Ole William Petersen
Morphogenesis and Differentiation Program
Panum, Bygning: 18.4.14
2200 København N
Ever since the German pathologist Rudolf Virchow made his famous thesis in 1855 that every cell originates from a cell (“omnis cellula e cellula”) it has become increasingly clear that cancer originates from a single cell in a tissue of origin. Since cancer also quite often is a caricature of the normal tissue homeostasis as highlighted by Pierce and Speers in 1988 much interest has been focused towards the specific cell of origin as a critical determinant of tumor phenotype. We are particularly interested in breast cancer which has been classified into at least five intrinsic subtypes reminiscent of different cellular phenotypes in the normal human breast. For a normal cell to accumulate aberrations it takes at least two fundamental events: cell division and permanent residency in the tissue. Therefore it has been speculated for decades that in general the most obvious candidate cell of origin of cancer is the somatic stem cell. Such cells divide and are considered long-term tenants. Indeed, intriguing new data from Bert Vogelstein’s laboratory suggest that there is a direct association between the life time number of stem cell divisions in a tissue and the risk of developing cancer. Experimental proof of a stem cell origin of cancer first came in 1997 from leukemia in John Dick’s laboratory. Later, in 2003 ,evidence was provided by Max Wicha and Michael Clarke demonstrating that also breast cancer rely on so-called tumor initiating cells or cancer stem cells for maintenance and progression. While it is tempting to assume that cancer stem cells originate from normal stem cells this remains an open question. As far as the breast is concerned any dividing cell with a long-term residency candidate for a cell-of-origin status. This explains why it is so pivotal to map the human breast stem cell hierarchy and gauge for transformation at different stages of differentiation. Determining the exact evolutionary trajectory of different subtypes will eventually lead to better preventive measures specifically targeting the relevant cells of origin and improvements of precision medicine.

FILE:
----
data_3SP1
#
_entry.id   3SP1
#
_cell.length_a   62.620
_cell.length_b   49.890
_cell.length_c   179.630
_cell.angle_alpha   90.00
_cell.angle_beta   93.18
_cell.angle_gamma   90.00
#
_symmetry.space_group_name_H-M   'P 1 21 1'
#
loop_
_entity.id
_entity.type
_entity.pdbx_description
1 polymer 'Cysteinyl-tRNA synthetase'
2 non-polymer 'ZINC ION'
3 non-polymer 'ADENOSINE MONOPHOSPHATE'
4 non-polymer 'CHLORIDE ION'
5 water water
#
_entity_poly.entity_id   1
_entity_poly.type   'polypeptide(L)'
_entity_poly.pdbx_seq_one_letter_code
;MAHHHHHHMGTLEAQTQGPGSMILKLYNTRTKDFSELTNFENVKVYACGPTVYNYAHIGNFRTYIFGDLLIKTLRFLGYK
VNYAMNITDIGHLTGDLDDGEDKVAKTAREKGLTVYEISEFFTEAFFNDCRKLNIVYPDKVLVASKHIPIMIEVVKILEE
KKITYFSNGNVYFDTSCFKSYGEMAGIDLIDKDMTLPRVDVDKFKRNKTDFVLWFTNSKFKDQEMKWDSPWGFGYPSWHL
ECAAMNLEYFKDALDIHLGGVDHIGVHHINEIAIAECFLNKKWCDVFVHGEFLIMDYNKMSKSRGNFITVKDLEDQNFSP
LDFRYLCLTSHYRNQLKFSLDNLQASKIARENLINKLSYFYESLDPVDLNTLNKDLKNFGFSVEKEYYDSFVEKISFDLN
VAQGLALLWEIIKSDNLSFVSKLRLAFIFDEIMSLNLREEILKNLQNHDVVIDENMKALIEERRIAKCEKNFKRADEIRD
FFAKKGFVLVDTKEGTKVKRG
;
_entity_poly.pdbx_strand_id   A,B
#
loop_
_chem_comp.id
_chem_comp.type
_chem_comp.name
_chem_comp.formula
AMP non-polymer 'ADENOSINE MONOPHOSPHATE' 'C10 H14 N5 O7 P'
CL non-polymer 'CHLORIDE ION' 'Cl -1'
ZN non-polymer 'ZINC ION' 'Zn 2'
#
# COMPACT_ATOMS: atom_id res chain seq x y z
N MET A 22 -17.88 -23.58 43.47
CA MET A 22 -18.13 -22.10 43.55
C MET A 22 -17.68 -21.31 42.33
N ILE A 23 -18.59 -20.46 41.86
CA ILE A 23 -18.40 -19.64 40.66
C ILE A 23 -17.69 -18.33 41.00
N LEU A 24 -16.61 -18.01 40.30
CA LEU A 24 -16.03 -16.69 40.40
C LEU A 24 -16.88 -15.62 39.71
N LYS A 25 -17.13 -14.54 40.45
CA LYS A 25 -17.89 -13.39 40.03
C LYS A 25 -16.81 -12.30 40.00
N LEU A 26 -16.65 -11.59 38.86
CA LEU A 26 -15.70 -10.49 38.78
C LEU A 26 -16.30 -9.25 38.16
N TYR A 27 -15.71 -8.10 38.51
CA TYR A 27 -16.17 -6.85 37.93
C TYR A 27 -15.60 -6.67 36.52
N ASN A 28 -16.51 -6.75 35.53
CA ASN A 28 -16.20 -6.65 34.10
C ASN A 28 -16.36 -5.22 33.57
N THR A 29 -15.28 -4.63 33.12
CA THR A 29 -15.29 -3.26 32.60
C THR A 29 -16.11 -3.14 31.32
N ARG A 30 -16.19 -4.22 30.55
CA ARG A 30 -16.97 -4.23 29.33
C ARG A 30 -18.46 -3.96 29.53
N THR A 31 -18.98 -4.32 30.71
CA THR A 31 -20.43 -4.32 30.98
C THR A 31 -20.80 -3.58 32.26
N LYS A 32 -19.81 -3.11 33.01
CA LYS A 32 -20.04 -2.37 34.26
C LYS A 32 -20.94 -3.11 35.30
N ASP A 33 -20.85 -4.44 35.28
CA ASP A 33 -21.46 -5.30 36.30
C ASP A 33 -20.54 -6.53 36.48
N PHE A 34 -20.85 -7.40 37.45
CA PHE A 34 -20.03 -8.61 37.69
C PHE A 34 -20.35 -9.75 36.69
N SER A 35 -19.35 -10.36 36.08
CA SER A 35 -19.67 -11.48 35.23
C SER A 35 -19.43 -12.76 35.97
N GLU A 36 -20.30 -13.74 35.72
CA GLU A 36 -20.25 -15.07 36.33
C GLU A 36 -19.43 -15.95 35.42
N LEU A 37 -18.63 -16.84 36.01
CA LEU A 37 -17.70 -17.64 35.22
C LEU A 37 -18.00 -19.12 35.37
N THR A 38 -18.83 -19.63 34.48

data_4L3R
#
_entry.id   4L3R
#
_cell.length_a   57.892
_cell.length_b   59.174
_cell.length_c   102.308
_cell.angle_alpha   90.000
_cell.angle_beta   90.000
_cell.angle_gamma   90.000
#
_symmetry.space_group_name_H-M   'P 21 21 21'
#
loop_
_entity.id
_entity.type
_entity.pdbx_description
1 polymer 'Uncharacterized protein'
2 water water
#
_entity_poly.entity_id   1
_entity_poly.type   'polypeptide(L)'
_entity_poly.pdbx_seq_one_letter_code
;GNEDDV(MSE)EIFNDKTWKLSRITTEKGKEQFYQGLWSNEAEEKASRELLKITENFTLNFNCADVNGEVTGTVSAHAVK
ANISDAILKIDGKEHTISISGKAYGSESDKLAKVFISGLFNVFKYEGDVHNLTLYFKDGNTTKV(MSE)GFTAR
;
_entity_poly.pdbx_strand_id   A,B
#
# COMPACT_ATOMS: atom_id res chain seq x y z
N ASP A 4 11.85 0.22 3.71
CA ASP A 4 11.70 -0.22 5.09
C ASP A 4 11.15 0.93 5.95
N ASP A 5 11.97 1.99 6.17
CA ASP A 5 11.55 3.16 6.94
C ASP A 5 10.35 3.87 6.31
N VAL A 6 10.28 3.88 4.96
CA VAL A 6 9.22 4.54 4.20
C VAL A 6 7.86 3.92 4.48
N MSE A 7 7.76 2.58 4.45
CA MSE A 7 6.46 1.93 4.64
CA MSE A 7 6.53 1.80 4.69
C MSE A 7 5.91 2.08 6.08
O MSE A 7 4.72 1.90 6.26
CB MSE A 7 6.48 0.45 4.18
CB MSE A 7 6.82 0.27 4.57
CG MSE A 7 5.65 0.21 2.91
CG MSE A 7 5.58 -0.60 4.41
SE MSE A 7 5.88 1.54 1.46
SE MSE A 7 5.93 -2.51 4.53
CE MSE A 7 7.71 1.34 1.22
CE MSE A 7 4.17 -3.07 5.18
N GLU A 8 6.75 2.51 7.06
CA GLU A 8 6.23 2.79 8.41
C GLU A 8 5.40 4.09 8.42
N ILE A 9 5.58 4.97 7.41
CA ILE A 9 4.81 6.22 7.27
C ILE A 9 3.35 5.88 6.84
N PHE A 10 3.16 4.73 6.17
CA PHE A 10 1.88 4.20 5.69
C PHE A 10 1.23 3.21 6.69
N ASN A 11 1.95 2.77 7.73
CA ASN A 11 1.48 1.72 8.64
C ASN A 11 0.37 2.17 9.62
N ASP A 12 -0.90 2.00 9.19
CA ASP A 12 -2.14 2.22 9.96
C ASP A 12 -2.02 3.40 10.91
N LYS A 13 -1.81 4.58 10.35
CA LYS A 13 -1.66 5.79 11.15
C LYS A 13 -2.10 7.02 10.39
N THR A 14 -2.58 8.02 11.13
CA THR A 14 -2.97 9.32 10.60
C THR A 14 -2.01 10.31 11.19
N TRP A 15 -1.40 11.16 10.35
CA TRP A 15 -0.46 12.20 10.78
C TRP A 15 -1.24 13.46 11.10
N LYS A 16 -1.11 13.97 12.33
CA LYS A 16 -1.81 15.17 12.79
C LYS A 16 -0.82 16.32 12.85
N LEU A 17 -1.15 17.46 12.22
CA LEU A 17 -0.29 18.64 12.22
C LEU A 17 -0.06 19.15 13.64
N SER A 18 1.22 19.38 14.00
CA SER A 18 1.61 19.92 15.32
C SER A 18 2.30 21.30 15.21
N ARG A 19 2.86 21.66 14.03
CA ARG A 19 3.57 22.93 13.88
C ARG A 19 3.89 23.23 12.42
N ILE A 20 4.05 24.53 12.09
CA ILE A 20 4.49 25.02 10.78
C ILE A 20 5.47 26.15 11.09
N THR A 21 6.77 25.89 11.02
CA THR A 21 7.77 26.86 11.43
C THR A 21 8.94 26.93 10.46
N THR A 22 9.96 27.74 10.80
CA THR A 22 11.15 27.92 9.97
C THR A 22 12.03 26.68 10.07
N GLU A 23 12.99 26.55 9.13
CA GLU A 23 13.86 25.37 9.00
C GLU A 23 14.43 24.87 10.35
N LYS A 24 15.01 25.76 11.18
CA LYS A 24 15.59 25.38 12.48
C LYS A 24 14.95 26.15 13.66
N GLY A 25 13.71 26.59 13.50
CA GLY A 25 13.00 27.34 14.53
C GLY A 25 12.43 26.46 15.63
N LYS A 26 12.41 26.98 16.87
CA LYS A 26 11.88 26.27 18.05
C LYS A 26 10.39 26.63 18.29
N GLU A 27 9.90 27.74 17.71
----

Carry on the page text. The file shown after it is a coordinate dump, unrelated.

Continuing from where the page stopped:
The effect of pregnancy levels of estrogen on human estrogen receptor positive cells.
A full term pregnancy at an early age is the only known physiological lifestyle factor that can reduce the risk of developing breast cancer later in life. Interestingly, this only impacts on estrogen receptor positive breast cancer which primarily develops in postmenopausal women. Women who have undergone a first full term pregnancy/birth before the age of 20 years have a 50% reduced life time risk of developing breast cancer compared to nulliparous women. Paradoxically a first pregnancy after the age of 35 years increases the risk with about 20%. The reason for these observations in terms of biological explanations remains largely obscure. It probably has to do with circulating levels of estrogen. These rise approximately 100 fold in the last trimester of a pregnancy prior to parturition. Experiments in rats and mice have been performed to mimic the pregnancy levels of estrogen in absence of pregnancy. This has turned out to convey the same level of protection as a full term pregnancy. Therefore, it is conceivable that estrogen elicits its effect at the cellular level either by altering the number of breast stem cells or by permanently desensitizing or alternatively sensitizing the estrogen receptor positive cells to estrogen. We are currently investigating these possibilities.
The cellular origin of estrogen receptor positive breast cancer